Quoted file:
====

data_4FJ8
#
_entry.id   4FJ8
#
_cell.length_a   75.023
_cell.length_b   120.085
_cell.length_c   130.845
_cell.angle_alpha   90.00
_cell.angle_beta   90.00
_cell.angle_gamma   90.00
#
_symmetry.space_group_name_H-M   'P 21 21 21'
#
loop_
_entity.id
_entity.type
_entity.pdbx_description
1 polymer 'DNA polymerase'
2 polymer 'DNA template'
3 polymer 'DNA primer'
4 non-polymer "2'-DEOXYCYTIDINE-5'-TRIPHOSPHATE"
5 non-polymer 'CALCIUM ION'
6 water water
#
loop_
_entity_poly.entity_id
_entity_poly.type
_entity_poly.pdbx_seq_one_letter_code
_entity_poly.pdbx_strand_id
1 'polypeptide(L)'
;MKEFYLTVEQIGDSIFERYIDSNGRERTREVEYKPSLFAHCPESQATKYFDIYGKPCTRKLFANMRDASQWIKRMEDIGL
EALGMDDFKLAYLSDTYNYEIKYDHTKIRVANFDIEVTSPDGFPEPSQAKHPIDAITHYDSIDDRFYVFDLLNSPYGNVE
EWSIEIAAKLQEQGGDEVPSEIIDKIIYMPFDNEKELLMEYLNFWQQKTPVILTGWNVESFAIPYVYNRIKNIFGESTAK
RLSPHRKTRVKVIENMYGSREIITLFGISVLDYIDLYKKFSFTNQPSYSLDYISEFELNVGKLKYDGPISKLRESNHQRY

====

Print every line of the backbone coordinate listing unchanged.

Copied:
data_4FJ8
#
_entry.id   4FJ8
#
_cell.length_a   75.023
_cell.length_b   120.085
_cell.length_c   130.845
_cell.angle_alpha   90.00
_cell.angle_beta   90.00
_cell.angle_gamma   90.00
#
_symmetry.space_group_name_H-M   'P 21 21 21'
#
loop_
_entity.id
_entity.type
_entity.pdbx_description
1 polymer 'DNA polymerase'
2 polymer 'DNA template'
3 polymer 'DNA primer'
4 non-polymer "2'-DEOXYCYTIDINE-5'-TRIPHOSPHATE"
5 non-polymer 'CALCIUM ION'
6 water water
#
loop_
_entity_poly.entity_id
_entity_poly.type
_entity_poly.pdbx_seq_one_letter_code
_entity_poly.pdbx_strand_id
1 'polypeptide(L)'
;MKEFYLTVEQIGDSIFERYIDSNGRERTREVEYKPSLFAHCPESQATKYFDIYGKPCTRKLFANMRDASQWIKRMEDIGL
EALGMDDFKLAYLSDTYNYEIKYDHTKIRVANFDIEVTSPDGFPEPSQAKHPIDAITHYDSIDDRFYVFDLLNSPYGNVE
EWSIEIAAKLQEQGGDEVPSEIIDKIIYMPFDNEKELLMEYLNFWQQKTPVILTGWNVESFAIPYVYNRIKNIFGESTAK
RLSPHRKTRVKVIENMYGSREIITLFGISVLDYIDLYKKFSFTNQPSYSLDYISEFELNVGKLKYDGPISKLRESNHQRY